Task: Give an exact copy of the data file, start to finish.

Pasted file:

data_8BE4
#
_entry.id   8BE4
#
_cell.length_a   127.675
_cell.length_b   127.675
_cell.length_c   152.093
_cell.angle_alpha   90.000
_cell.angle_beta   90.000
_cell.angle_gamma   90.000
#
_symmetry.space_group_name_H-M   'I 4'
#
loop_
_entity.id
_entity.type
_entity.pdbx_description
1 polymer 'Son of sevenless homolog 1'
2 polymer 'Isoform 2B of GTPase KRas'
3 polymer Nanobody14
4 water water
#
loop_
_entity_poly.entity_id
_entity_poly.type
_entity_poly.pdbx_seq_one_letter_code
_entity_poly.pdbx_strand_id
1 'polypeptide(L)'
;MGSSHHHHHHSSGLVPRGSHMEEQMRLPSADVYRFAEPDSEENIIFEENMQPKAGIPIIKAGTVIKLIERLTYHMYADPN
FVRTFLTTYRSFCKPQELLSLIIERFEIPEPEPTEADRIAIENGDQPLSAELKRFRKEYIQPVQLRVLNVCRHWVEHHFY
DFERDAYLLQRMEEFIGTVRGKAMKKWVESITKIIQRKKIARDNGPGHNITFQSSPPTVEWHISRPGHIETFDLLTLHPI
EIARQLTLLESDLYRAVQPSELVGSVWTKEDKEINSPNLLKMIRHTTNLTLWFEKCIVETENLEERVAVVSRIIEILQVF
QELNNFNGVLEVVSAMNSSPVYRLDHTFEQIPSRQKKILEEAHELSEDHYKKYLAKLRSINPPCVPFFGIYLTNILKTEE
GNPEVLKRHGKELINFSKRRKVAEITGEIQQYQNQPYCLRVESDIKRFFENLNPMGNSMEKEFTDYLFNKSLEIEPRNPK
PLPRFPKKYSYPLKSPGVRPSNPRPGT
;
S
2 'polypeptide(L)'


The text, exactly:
data_8BE4
#
_entry.id   8BE4
#
_cell.length_a   127.675
_cell.length_b   127.675
_cell.length_c   152.093
_cell.angle_alpha   90.000
_cell.angle_beta   90.000
_cell.angle_gamma   90.000
#
_symmetry.space_group_name_H-M   'I 4'
#
loop_
_entity.id
_entity.type
_entity.pdbx_description
1 polymer 'Son of sevenless homolog 1'
2 polymer 'Isoform 2B of GTPase KRas'
3 polymer Nanobody14
4 water water
#
loop_
_entity_poly.entity_id
_entity_poly.type
_entity_poly.pdbx_seq_one_letter_code
_entity_poly.pdbx_strand_id
1 'polypeptide(L)'
;MGSSHHHHHHSSGLVPRGSHMEEQMRLPSADVYRFAEPDSEENIIFEENMQPKAGIPIIKAGTVIKLIERLTYHMYADPN
FVRTFLTTYRSFCKPQELLSLIIERFEIPEPEPTEADRIAIENGDQPLSAELKRFRKEYIQPVQLRVLNVCRHWVEHHFY
DFERDAYLLQRMEEFIGTVRGKAMKKWVESITKIIQRKKIARDNGPGHNITFQSSPPTVEWHISRPGHIETFDLLTLHPI
EIARQLTLLESDLYRAVQPSELVGSVWTKEDKEINSPNLLKMIRHTTNLTLWFEKCIVETENLEERVAVVSRIIEILQVF
QELNNFNGVLEVVSAMNSSPVYRLDHTFEQIPSRQKKILEEAHELSEDHYKKYLAKLRSINPPCVPFFGIYLTNILKTEE
GNPEVLKRHGKELINFSKRRKVAEITGEIQQYQNQPYCLRVESDIKRFFENLNPMGNSMEKEFTDYLFNKSLEIEPRNPK
PLPRFPKKYSYPLKSPGVRPSNPRPGT
;
S
2 'polypeptide(L)'